Watch our Workplace Health Provider Max Cohrssen explain the occurrence of tennis elbow injuries in workplace settings:
Tennis elbow is a frequently reported condition in several working populations, such as computer users, manufacturing workers, and service workers
Tennis elbow is typically a chronic overuse injury and relates to degeneration of the tendon. The tendon can degenerate when load applied exceeds the tendon’s tolerance, causing microtears of the tendon. Multiple microtears lead to degenerative changes within the tendon.
Slow and heavy effort allows tendons to adapt to stress, whereas speed and/or repetition can cause overload. Once the tendon is painful, it is likely to be underused, which will again change the tendon structure, leading to progressive weakening and further risk of injury.
Unfortunately, speedy repetitive tasks are common in manufacturing and processing industries, leaving these workers more vulnerable to tendon overload injuries.
There can be large variability in causes for this pain, including:
Tennis elbow is the most common elbow condition affecting 1–3% of the population. It is more prevalent in those who are middle-aged (40–60 years) and typically affects the dominant arm, especially when exposed to daily repetitive motions.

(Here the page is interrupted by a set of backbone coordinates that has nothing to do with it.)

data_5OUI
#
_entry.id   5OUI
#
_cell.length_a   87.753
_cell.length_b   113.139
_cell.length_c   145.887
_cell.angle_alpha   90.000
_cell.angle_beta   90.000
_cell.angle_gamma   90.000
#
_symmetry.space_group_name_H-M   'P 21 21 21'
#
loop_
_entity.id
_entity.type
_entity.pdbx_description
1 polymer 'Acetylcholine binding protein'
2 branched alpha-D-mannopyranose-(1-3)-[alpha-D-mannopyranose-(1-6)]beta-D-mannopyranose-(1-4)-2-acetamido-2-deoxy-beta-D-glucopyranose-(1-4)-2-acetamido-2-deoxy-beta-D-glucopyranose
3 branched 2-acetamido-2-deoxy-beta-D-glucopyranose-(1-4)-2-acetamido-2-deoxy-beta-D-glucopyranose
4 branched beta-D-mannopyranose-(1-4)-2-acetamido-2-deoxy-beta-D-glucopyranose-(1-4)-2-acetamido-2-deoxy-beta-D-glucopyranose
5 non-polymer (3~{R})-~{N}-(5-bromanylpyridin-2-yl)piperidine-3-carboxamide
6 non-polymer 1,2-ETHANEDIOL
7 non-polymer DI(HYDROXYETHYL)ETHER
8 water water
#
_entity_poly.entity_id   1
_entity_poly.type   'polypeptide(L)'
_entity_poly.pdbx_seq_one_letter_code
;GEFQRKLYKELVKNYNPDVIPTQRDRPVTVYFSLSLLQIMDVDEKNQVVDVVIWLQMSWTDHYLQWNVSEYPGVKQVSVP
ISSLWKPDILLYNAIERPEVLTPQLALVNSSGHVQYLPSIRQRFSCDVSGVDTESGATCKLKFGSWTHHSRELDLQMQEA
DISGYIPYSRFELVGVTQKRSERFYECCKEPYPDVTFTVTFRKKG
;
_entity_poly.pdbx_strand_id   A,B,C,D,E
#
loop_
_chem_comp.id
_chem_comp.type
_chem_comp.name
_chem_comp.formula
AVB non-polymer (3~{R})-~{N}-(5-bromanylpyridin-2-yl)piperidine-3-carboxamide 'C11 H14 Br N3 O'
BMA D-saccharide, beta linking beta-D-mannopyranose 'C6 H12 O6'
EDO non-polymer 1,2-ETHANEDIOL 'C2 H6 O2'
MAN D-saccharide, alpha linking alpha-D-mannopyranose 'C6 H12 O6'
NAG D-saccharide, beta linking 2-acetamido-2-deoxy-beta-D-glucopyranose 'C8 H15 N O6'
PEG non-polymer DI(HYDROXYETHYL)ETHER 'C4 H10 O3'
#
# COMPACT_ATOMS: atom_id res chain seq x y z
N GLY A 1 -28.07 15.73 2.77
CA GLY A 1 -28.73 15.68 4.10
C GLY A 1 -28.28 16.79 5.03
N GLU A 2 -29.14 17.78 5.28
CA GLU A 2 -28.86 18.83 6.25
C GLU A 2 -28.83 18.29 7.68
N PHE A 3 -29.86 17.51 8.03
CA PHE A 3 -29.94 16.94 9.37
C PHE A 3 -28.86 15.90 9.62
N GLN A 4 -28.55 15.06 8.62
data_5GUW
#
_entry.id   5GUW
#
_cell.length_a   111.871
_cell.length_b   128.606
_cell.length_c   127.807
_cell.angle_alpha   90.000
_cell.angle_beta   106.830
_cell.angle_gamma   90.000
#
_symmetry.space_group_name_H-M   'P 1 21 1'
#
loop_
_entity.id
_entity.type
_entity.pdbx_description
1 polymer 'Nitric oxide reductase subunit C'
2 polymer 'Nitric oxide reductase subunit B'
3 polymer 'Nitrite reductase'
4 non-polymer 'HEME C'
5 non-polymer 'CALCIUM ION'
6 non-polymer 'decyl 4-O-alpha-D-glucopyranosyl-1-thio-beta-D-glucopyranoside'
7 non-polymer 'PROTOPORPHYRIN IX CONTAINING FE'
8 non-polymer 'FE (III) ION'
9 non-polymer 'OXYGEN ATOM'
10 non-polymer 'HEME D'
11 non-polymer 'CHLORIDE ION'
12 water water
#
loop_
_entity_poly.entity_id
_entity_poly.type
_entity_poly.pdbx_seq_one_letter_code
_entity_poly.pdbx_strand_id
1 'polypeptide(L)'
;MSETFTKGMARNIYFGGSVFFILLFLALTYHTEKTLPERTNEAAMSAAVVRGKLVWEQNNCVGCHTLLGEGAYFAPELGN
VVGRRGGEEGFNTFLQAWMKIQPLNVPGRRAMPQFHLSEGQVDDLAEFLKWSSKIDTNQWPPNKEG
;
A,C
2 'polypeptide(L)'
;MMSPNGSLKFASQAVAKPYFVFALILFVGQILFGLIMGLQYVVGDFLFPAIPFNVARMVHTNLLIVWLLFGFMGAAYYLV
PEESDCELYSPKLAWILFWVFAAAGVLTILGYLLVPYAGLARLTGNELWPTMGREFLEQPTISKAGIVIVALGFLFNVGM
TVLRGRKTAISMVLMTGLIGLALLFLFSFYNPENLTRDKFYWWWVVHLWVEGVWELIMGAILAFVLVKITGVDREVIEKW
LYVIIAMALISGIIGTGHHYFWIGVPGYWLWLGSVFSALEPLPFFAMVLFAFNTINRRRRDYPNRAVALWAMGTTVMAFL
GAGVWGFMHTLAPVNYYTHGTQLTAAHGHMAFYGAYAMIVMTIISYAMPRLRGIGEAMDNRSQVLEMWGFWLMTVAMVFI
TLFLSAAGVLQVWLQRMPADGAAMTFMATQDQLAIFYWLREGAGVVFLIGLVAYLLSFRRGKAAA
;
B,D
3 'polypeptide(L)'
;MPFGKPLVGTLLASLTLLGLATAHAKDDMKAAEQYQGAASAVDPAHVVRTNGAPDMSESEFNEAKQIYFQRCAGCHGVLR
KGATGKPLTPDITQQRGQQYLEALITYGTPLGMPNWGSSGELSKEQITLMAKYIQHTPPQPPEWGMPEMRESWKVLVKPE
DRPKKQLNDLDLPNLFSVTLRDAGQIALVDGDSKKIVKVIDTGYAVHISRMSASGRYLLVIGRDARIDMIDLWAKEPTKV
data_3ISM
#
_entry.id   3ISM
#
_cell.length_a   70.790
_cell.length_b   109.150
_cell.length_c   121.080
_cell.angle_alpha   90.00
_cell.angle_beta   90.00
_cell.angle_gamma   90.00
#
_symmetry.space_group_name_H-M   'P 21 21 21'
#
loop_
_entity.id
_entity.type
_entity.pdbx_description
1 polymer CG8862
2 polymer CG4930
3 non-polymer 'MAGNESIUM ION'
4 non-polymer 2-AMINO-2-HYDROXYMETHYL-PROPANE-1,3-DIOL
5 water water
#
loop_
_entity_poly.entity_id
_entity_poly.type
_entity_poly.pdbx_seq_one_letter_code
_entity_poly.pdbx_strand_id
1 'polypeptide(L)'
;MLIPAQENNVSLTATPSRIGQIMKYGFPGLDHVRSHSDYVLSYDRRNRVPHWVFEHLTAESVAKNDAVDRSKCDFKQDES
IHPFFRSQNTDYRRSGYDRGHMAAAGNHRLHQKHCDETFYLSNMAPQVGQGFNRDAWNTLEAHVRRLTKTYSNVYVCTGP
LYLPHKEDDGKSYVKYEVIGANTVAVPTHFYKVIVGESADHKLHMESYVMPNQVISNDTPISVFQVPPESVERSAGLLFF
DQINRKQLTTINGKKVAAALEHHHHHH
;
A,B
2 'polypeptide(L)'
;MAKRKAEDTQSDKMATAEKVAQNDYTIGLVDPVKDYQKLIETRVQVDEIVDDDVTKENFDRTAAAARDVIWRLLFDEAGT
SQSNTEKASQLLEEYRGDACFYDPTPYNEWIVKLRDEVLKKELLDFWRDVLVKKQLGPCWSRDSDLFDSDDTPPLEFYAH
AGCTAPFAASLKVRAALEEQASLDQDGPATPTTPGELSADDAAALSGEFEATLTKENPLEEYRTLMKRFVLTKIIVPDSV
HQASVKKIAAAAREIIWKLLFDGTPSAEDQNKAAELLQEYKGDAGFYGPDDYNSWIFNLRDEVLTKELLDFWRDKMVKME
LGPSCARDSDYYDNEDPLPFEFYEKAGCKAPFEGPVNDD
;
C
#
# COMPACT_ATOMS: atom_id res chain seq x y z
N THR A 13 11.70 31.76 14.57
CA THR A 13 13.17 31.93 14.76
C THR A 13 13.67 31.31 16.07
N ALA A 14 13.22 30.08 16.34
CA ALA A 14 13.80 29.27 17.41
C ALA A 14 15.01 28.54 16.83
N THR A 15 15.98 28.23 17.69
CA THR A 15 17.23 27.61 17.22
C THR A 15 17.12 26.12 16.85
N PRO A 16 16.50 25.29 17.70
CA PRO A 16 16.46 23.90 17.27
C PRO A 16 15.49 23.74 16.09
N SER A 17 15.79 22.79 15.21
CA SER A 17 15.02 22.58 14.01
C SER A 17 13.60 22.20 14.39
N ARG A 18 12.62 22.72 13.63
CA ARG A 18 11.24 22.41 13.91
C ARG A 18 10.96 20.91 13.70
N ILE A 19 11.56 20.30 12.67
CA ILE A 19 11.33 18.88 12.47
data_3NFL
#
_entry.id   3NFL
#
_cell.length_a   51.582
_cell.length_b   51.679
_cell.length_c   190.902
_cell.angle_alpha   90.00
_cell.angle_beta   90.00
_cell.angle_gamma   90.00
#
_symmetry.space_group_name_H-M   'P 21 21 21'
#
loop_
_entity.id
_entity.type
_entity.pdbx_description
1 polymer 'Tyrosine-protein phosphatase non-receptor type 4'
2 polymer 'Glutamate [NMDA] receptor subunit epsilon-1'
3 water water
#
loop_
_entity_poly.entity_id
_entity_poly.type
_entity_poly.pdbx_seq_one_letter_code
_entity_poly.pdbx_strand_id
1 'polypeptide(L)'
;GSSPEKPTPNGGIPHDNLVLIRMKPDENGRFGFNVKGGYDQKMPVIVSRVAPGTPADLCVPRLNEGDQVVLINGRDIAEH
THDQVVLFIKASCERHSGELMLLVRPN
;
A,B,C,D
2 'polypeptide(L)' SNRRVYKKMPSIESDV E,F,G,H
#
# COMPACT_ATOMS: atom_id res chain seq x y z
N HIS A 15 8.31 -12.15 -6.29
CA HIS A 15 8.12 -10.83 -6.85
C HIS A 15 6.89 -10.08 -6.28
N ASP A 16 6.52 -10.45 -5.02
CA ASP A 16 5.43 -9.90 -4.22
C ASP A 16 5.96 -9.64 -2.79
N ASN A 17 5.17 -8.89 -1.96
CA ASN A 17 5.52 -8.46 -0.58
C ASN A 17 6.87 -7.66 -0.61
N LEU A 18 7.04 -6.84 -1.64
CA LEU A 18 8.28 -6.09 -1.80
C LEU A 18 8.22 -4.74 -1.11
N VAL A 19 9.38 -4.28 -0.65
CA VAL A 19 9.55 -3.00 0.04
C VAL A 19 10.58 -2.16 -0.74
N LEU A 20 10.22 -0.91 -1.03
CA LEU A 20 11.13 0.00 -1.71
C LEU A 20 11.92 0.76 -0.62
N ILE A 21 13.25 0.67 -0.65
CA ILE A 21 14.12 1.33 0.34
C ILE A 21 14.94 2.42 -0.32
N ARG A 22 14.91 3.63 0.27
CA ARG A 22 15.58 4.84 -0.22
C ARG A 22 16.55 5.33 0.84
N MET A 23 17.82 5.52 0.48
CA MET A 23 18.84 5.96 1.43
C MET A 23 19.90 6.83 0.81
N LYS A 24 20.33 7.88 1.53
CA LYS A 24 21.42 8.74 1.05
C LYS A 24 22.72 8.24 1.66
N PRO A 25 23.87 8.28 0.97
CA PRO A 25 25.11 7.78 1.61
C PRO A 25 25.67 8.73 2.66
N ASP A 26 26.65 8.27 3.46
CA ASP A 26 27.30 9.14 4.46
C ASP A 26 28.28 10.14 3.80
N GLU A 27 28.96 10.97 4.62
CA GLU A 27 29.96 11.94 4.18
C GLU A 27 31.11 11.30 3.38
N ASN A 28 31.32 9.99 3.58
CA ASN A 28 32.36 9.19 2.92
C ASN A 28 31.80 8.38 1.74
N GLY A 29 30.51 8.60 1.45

It has been linked to actions involving:
“It is a frequently reported condition in several working populations, such as computer users, manufacturing workers, and service workers.” (Work‐relatedness of lateral epicondylitis)
Smoking, obesity, increased elbow carrying angle and prior corticosteroid use are contributing risk factors associated with the development of tennis elbow. Psychosocial factors associated with tennis elbow include low job control and low social support.
The prognosis for tennis elbow injuries is generally good, with the condition resolving within 12 months. There are many things employers can do to help with recovery, including:
Tennis elbow, despite its name, can affect workers in various settings where they handle tools and/or perform daily repetitive motions. An onsite early intervention program helps to provide treatment at the first sign of pain, resulting in better outcomes, preventing injuries from escalating and helping employees continue working. A comprehensive onsite injury management program can also make suggestions based on data collected, thus enabling workplace changes to be implemented to reduce or eliminate risks.
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